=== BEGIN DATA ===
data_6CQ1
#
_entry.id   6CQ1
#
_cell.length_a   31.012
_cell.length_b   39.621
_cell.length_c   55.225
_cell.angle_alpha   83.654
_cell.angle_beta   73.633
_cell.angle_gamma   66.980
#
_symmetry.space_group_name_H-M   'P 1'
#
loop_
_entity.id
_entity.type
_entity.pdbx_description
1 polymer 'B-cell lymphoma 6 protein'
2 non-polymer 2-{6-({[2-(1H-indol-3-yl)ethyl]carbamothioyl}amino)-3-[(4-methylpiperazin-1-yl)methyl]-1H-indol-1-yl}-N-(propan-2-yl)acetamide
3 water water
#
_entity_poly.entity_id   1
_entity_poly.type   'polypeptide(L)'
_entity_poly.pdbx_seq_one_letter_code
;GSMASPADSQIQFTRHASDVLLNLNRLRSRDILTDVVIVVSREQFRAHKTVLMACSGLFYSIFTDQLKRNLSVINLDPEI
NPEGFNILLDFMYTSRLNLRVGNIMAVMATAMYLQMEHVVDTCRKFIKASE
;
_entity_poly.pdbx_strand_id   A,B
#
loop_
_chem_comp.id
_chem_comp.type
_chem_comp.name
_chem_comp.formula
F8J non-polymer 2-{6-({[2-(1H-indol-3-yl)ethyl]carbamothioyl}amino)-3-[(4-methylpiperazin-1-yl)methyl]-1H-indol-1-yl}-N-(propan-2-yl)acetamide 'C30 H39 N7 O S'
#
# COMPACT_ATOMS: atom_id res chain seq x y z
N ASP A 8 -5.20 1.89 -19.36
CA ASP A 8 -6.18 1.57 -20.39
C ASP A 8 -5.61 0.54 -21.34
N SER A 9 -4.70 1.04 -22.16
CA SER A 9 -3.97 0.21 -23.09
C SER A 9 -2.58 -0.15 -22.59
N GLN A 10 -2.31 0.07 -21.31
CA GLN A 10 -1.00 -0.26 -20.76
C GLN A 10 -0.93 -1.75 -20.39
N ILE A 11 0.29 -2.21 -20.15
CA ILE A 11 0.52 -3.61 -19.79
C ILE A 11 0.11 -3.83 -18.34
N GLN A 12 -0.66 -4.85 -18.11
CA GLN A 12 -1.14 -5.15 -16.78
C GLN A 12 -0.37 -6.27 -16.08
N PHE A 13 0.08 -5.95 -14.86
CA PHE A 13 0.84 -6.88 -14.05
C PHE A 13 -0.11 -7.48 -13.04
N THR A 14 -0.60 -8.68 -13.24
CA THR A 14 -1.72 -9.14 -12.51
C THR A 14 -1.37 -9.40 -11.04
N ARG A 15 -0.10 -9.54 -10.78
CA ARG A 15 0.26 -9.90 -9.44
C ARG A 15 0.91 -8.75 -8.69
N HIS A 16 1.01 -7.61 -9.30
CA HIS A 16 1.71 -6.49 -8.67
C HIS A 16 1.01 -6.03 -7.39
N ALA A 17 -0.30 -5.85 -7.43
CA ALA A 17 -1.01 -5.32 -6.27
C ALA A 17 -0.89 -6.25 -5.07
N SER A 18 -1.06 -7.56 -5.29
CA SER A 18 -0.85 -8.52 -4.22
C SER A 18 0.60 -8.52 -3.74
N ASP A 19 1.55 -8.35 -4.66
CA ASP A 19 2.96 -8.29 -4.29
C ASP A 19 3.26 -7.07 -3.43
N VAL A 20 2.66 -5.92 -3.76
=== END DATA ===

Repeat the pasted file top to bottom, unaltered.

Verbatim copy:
data_6CQ1
#
_entry.id   6CQ1
#
_cell.length_a   31.012
_cell.length_b   39.621
_cell.length_c   55.225
_cell.angle_alpha   83.654
_cell.angle_beta   73.633
_cell.angle_gamma   66.980
#
_symmetry.space_group_name_H-M   'P 1'
#
loop_
_entity.id
_entity.type
_entity.pdbx_description
1 polymer 'B-cell lymphoma 6 protein'
2 non-polymer 2-{6-({[2-(1H-indol-3-yl)ethyl]carbamothioyl}amino)-3-[(4-methylpiperazin-1-yl)methyl]-1H-indol-1-yl}-N-(propan-2-yl)acetamide
3 water water
#
_entity_poly.entity_id   1
_entity_poly.type   'polypeptide(L)'
_entity_poly.pdbx_seq_one_letter_code
;GSMASPADSQIQFTRHASDVLLNLNRLRSRDILTDVVIVVSREQFRAHKTVLMACSGLFYSIFTDQLKRNLSVINLDPEI
NPEGFNILLDFMYTSRLNLRVGNIMAVMATAMYLQMEHVVDTCRKFIKASE
;
_entity_poly.pdbx_strand_id   A,B
#
loop_
_chem_comp.id
_chem_comp.type
_chem_comp.name
_chem_comp.formula
F8J non-polymer 2-{6-({[2-(1H-indol-3-yl)ethyl]carbamothioyl}amino)-3-[(4-methylpiperazin-1-yl)methyl]-1H-indol-1-yl}-N-(propan-2-yl)acetamide 'C30 H39 N7 O S'
#
# COMPACT_ATOMS: atom_id res chain seq x y z
N ASP A 8 -5.20 1.89 -19.36
CA ASP A 8 -6.18 1.57 -20.39
C ASP A 8 -5.61 0.54 -21.34
N SER A 9 -4.70 1.04 -22.16
CA SER A 9 -3.97 0.21 -23.09
C SER A 9 -2.58 -0.15 -22.59
N GLN A 10 -2.31 0.07 -21.31
CA GLN A 10 -1.00 -0.26 -20.76
C GLN A 10 -0.93 -1.75 -20.39
N ILE A 11 0.29 -2.21 -20.15
CA ILE A 11 0.52 -3.61 -19.79
C ILE A 11 0.11 -3.83 -18.34
N GLN A 12 -0.66 -4.85 -18.11
CA GLN A 12 -1.14 -5.15 -16.78
C GLN A 12 -0.37 -6.27 -16.08
N PHE A 13 0.08 -5.95 -14.86
CA PHE A 13 0.84 -6.88 -14.05
C PHE A 13 -0.11 -7.48 -13.04
N THR A 14 -0.60 -8.68 -13.24
CA THR A 14 -1.72 -9.14 -12.51
C THR A 14 -1.37 -9.40 -11.04
N ARG A 15 -0.10 -9.54 -10.78
CA ARG A 15 0.26 -9.90 -9.44
C ARG A 15 0.91 -8.75 -8.69
N HIS A 16 1.01 -7.61 -9.30
CA HIS A 16 1.71 -6.49 -8.67
C HIS A 16 1.01 -6.03 -7.39
N ALA A 17 -0.30 -5.85 -7.43
CA ALA A 17 -1.01 -5.32 -6.27
C ALA A 17 -0.89 -6.25 -5.07
N SER A 18 -1.06 -7.56 -5.29
CA SER A 18 -0.85 -8.52 -4.22
C SER A 18 0.60 -8.52 -3.74
N ASP A 19 1.55 -8.35 -4.66
CA ASP A 19 2.96 -8.29 -4.29
C ASP A 19 3.26 -7.07 -3.43
N VAL A 20 2.66 -5.92 -3.76